United Tribes NewsMaori group featured at powwow
5 August 2007
BISMARCK, ND - BISMARCK (UTN) – A dance group of indigenous Polynesian peoples from New Zealand will perform during the United Tribes International Powwow.
KAHURANGI, the Maori Dance Theatre, is the featured cultural group of the 38th annual powwow September 6 – 9 in Bismarck.
Kahurangi, meaning Cloak from Heaven, is a full-time, professional dance theater.
Performances are set for 9:30 p.m. on Friday and Saturday, September 7 and 8 and a 3:30 p.m. on Sunday, September 9 in Lone Star Arena, the powwow dance arbor in the center of the college campus.
Maori and Polynesian culture and life ways are demonstrated in each performance.
According to the group, Kahurangi brings to life the ihi or life force, through songs and dances that are part of the history and fabric of tribal life. They "bridge the past and the present with genealogical chants, martial arts techniques, powerful songs and pride in being Maori. Each presentation imparts a wealth of cultural and tribal knowledge to improve understanding about this unique indigenous culture."
Kahurangi was formed in 1983 to provide cultural, recreational, educational and employment opportunities for graduates of Takitimu Performing Arts School in Hastings, New Zealand. The group says it has maintained a consistent presence in North America for the past 13 years and has presented over 2,000 performances around the world since 1985. Members are graduates of the school.
"They bring with them the stories and heritage of their individual tribal areas and enjoy the support of their family, sub tribe and tribe as they represent New Zealand (Aotearoa) as cultural ambassadors."
The Maori performers are on a learning experience of their own when they visit places like United Tribes. Each is on a one-year visit to North America that enables them to gain valuable artistic and performance experience.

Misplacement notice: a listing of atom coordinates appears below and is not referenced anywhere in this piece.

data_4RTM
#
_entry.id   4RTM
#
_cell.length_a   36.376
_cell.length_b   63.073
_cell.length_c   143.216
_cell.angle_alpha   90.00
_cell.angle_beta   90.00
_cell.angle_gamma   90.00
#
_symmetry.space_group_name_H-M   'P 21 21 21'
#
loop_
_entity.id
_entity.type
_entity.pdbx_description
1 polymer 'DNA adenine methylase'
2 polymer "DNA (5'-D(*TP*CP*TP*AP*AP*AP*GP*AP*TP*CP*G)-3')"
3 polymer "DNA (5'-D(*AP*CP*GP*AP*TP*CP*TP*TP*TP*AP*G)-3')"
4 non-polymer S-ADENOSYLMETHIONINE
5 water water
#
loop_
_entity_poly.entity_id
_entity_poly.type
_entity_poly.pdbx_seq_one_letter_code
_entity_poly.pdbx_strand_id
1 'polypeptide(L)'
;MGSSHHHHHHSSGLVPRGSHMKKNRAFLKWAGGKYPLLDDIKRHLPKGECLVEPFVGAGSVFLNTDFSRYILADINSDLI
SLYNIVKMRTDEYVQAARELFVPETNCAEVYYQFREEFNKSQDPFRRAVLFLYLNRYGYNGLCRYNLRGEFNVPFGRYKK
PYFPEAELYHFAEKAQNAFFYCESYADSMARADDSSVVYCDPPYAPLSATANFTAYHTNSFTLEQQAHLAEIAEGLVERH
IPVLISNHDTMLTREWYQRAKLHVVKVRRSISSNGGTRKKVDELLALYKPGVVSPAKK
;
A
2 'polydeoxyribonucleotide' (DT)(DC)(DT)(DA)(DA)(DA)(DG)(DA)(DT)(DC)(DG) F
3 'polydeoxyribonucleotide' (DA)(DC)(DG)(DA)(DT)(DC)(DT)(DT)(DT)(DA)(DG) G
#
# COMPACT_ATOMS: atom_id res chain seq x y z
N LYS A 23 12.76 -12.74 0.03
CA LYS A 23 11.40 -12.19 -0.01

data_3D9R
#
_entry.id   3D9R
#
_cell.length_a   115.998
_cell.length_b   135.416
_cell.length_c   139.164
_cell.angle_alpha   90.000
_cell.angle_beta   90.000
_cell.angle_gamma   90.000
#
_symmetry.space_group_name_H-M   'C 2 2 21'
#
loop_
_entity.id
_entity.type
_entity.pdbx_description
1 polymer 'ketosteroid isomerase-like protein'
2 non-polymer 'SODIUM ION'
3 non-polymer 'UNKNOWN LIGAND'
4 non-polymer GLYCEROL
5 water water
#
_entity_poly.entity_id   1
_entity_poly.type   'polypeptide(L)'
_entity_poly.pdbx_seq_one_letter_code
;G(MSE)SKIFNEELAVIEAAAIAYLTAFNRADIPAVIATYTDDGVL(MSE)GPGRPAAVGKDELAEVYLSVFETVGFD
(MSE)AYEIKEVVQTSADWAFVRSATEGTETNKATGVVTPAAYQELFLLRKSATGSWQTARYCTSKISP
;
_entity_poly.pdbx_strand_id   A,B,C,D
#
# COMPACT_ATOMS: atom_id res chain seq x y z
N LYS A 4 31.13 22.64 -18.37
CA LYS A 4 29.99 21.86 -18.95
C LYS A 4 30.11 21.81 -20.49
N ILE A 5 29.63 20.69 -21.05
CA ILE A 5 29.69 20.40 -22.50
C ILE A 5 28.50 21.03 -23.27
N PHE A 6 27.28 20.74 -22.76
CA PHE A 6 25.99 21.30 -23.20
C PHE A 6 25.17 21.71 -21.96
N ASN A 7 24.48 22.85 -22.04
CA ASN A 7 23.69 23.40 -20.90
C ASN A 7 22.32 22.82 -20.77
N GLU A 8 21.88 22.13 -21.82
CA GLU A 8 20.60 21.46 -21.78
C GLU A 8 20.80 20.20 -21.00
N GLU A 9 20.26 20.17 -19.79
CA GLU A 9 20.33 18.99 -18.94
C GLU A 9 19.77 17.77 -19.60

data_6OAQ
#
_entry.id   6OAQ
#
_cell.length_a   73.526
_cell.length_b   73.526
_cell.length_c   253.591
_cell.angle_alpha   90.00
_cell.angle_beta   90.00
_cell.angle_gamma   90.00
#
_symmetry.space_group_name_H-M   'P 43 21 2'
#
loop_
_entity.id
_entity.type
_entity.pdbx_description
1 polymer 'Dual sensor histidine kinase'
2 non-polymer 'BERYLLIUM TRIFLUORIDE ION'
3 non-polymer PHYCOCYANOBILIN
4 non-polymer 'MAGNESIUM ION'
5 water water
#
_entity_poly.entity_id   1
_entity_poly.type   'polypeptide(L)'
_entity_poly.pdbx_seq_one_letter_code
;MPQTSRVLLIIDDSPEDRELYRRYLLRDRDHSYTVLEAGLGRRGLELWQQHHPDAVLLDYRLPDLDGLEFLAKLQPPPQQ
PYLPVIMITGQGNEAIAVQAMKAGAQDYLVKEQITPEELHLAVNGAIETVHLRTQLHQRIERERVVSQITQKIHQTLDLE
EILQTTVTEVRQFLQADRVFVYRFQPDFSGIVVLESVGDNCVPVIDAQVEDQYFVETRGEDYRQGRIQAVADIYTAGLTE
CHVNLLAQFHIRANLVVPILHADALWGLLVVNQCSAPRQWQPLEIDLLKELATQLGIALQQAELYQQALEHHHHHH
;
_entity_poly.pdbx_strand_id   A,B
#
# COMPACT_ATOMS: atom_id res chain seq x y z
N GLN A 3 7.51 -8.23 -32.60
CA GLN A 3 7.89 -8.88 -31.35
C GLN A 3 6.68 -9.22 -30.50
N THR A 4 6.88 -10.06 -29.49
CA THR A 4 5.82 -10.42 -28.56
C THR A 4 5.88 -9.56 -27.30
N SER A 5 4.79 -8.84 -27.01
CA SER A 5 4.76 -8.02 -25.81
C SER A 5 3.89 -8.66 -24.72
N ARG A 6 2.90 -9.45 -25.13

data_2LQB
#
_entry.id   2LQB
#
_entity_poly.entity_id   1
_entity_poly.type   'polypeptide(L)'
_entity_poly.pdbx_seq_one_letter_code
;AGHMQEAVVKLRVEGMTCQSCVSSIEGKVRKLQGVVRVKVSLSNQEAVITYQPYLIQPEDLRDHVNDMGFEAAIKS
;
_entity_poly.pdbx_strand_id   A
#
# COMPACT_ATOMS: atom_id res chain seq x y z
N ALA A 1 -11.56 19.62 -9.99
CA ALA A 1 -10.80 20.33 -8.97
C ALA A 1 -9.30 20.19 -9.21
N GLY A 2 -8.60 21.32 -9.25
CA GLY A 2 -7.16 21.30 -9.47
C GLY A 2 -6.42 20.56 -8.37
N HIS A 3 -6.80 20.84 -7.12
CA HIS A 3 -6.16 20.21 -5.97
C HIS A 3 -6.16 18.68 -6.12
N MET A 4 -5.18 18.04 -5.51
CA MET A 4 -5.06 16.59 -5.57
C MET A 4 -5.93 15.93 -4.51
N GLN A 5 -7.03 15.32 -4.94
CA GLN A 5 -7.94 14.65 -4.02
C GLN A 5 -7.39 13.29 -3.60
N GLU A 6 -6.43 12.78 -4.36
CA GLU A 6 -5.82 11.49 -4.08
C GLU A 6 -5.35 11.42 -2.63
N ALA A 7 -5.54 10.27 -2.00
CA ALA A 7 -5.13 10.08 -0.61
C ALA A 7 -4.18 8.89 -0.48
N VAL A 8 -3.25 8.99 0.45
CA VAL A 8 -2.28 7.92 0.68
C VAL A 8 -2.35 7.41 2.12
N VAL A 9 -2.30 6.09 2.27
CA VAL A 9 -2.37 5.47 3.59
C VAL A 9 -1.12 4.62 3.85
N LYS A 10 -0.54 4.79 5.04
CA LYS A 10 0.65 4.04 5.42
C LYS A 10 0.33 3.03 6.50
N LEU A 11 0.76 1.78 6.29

In the language, the word Maori (pronounced with a long "a") means "normal," "natural" or "ordinary," and distinguishes humans from deities and spirits. A noticeable feature of the traditional culture is bold facial tattoos.
The traditional Maori welcome is expressed by the rubbing or touching of noses (hongi), similar to the Western custom of kissing by way of greeting. The literal meaning of hongi is the "sharing of breath."
Maori people face many of the same challenges as tribal people everywhere, including institutional and direct racism. They are represented disproportionately in poverty, crime and imprisonment statistics. Efforts are underway to preserve the language and improve health conditions, provide educational opportunities and increase labor force participation.
In mainstream popular culture, aspects of Maori life are depicted in the films "Whale Rider" (2002) and "Once Were Warriors" (1994), and the novel The Bone People (1984).
Kahurangi is also scheduled to perform during Youth Day on Friday morning, September 7 and will appear in the powwow grand entries at 1 p.m. and 7 p.m. Friday through Sunday.
Funding to bring the cultural group to the powwow is provided by TESORO Refining and Marketing, Westcon Industries, Image Printing, Basin Electric Power Cooperative, Bismarck-Mandan Convention and Visitors Bureau, Theodore Jamerson Elementary School, MDU Resources Group, Advanced Office Solutions and Unifill, in collaboration with United Tribes.
A $15 weekend pass guarantees entrance to the powwow and all cultural activities and events on the college campus. Elders (60 and over) and children (5 and under) enter free. There is no charge for parking.
United Tribes News
3315 University Drive
Bismarck, ND 58504
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